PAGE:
Heidi Macpherson is done.
Her relatively brief tenure as president of SUNY Brockport is in its last days. And not because of political correctness, but because of her own administrative missteps.
Here’s the background.
A few weeks ago Heidi Macpherson fired Cephas Archie, a black man and her college’s head of diversity.
That’s a dicey move these days, when presidents and chancellors are fired left and right because somebody’s race-conscious nose is out of joint. A sit in and a letter from the faculty congress and the trustees crap their pants and the president and a couple of deans are gone. It’s that way at campus after campus.
Anymore, if you’re an American college student and you don’t get your president fired, you’re not woke.
But it looked like Heidi Macpherson was going to avoid that.
She moved quickly and resolutely in firing Cephas Archie, she quickly appointed an interim successor, and the student protest seemed anemic.
It looked like she had made a personnel move in an intelligent and decisive fashion and the upset was going to be minor and fleeting. It looked like she could give a master class to college administrators on how to handle these matters without being burned in effigy.
Then the mayor weighed in.
Lovely Warren, mayor of Rochester, chimed in, echoing Cephas Archie’s claims that he was fired because of institutional racism and structural oppression. She talked about it on the TV news, on Facebook, and ultimately in a letter to the SUNY chancellor.
Which focused attention on the matter, but didn’t necessarily endanger Heidi Macpherson.
And then Heidi Macpherson got stupid.
According to the college, last Friday the college received an anonymous voicemail that made an unspecified accusation about Cephas Archie. The alleged matter took place in Texas three or four years ago, before he came to work at SUNY Brockport.
This is where the stupid comes in.
Heidi Macpherson ordered her campus police chief to look into it.
Stop and think about that. Not in the context of race relations at a backwater upstate New York college, but in terms of the Constitution of the United States.
SUNY Brockport is the government. It is a wholly owned entity of the state of New York. The SUNY Brockport police force is the government, and it is a certified law-enforcement agency. Any investigation or inquiry conducted as part of a SUNY Brockport police officer’s duties is a police investigation.
Which is where the Fourth Amendment comes in. That’s the one that says the police have to have probable cause before they can investigate you.
And anonymous voicemails are not probable cause.
Yet Heidi Macpherson sent a guy with a gun and a badge to make inquiry about an anonymous tip. An anonymous tip, by the way, that occurred outside the legal jurisdiction of the guy with the gun and the badge.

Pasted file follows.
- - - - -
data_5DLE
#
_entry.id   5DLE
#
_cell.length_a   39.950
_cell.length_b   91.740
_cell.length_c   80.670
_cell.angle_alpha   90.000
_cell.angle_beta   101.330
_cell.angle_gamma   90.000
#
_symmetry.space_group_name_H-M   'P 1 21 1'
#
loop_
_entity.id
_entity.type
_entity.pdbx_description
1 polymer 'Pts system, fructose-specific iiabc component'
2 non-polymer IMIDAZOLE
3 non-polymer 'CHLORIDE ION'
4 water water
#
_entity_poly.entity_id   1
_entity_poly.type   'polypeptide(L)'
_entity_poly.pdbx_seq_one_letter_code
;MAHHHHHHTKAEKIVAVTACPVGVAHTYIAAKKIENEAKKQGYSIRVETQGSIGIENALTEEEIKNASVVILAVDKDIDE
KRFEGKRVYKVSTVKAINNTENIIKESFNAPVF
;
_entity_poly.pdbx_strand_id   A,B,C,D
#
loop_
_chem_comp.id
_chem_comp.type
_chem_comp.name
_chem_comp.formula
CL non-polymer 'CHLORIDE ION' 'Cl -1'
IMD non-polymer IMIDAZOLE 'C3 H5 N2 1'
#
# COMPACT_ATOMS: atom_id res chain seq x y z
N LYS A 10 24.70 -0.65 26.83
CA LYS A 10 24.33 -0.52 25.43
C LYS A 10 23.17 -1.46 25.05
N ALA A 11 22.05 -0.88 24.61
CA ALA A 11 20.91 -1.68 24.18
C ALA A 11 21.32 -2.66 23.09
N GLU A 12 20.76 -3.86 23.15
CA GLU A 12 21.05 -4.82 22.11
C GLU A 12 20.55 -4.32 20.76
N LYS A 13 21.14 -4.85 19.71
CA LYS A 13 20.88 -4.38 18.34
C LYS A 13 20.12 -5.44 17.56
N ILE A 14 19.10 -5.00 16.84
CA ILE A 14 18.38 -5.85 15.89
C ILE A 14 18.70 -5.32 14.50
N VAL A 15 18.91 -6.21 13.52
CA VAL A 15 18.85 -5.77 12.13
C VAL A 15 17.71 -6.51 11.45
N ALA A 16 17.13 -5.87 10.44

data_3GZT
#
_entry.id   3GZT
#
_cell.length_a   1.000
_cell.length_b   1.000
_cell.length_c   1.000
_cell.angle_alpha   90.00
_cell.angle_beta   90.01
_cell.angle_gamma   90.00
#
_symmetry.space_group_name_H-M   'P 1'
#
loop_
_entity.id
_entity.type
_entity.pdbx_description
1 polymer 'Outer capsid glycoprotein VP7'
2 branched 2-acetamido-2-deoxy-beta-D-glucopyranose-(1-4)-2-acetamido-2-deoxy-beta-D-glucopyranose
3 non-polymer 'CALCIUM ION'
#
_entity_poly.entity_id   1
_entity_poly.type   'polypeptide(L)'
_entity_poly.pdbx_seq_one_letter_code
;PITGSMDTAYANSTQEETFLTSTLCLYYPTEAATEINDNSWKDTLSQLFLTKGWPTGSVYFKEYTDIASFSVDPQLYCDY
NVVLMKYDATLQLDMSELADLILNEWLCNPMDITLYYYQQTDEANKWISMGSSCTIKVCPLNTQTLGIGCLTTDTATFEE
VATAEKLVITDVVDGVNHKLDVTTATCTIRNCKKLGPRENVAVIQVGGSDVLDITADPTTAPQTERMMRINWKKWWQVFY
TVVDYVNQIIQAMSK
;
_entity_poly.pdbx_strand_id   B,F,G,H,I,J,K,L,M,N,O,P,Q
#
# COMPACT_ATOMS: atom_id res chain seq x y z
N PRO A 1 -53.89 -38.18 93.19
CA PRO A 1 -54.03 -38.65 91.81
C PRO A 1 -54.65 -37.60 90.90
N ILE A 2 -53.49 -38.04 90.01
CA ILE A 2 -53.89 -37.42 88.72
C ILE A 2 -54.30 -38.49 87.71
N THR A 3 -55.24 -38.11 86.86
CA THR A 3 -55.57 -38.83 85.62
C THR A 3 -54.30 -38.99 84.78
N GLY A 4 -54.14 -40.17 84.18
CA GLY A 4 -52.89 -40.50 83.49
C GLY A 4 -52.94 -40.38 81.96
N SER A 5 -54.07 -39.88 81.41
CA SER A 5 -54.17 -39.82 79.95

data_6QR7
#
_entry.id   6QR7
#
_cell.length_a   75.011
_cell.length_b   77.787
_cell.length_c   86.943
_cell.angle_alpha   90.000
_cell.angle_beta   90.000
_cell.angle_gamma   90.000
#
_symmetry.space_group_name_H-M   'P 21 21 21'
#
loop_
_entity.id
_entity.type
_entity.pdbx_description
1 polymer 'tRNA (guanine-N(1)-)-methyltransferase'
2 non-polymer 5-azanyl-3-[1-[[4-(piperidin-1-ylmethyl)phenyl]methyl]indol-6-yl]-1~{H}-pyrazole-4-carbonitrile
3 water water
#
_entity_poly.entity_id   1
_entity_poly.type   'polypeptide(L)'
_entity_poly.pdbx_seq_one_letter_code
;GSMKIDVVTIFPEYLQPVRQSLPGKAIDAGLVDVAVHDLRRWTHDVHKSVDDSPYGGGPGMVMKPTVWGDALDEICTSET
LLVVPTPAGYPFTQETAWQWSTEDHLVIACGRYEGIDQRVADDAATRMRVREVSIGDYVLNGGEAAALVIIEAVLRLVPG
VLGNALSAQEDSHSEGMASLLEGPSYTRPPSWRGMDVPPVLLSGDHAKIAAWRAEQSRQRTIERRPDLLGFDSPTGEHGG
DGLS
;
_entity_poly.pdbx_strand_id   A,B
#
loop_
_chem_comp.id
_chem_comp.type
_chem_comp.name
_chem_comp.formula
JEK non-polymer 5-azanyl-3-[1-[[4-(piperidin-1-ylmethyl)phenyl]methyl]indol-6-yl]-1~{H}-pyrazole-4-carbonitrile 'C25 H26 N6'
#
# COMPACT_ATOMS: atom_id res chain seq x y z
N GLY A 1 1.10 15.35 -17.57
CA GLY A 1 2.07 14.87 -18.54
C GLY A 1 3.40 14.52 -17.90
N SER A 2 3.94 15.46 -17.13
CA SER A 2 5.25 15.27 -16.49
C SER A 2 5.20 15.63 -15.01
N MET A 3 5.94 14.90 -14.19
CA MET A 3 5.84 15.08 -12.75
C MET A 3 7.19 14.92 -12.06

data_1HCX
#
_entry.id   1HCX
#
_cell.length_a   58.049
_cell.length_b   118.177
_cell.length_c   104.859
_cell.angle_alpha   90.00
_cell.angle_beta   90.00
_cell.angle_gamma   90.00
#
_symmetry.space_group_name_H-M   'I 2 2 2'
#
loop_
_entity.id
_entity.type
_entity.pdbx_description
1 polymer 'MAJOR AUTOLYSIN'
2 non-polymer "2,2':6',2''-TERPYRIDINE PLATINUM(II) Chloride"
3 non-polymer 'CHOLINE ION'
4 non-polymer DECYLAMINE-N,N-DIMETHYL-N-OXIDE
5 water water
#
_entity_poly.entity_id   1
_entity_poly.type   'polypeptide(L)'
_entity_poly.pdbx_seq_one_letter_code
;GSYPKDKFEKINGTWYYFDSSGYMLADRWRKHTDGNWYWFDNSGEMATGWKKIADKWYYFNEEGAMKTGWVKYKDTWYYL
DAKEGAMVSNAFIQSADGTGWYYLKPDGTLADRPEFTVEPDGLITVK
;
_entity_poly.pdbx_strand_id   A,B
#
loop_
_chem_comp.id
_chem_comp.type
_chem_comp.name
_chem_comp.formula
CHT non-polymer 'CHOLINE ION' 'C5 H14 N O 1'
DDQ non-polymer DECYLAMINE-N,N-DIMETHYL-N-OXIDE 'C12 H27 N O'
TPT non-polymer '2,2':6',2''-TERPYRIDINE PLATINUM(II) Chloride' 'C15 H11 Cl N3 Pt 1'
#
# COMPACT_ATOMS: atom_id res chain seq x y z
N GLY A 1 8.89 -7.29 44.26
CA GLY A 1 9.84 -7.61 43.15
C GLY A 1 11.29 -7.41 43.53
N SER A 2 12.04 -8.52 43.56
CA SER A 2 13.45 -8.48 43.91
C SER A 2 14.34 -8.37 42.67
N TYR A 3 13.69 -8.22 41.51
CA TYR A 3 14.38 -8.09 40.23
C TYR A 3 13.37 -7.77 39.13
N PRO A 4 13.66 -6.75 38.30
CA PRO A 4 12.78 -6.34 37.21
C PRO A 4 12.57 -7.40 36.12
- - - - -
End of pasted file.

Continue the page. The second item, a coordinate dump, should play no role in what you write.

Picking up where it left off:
If there was any belief that a law had been broken in Texas, the correct thing to do would be to pass the information to law enforcement officers in Texas – not make long-distance calls from New York.
It is likely Heidi Macpherson ordered Chief Daniel Vasile to look into the Texas tip in an effort to back up her decision to fire Cephas Archie. She may also have wanted to know more about it to defend the college against a law suit threatened by Cephas Archie.
Both of those could be reasonable justifications to call Texas.
If you have human resources or the college’s attorneys make the call.
But if you send the police chief, you’re wrong. Fundamentally wrong. So wrong that you have to go.
At that point the issue stopped being about whether or not Heidi Macpherson was justified in firing Cephas Archie, it became about using police authority to violate the Fourth Amendment rights of an American citizen. And the motivation for that was apparently Heidi Macpherson’s self-interest.
Which is the straw that broke the camel’s back.
Based on what’s public, it’s impossible to know if Cephas Archie should have been fired. He and the mayor claim racism, the college claims routine personnel matter. We each are going to draw our own conclusions, probably based on our own life experiences and perspectives.
That controversy does not lead to a conclusion, but it does create a context of upset involving increasing public attention and student unrest.
And then comes the revelation about the tip and the police call to Texas, which brings into serious question the judgment and professional integrity of the college president and the police chief. Both should have known that such an inquiry was wrong. The president should have gone elsewhere on her staff to assign the matter, the chief should have told the president that he couldn’t do it.
But the phone call got made, and the lady who received it told Cephas Archie or his lawyers.
And now the public knows.
And Heidi Macpherson has to go. The standard she held Cephas Archie to is the one to which she must now herself be held.
All that’s left is to work out the details.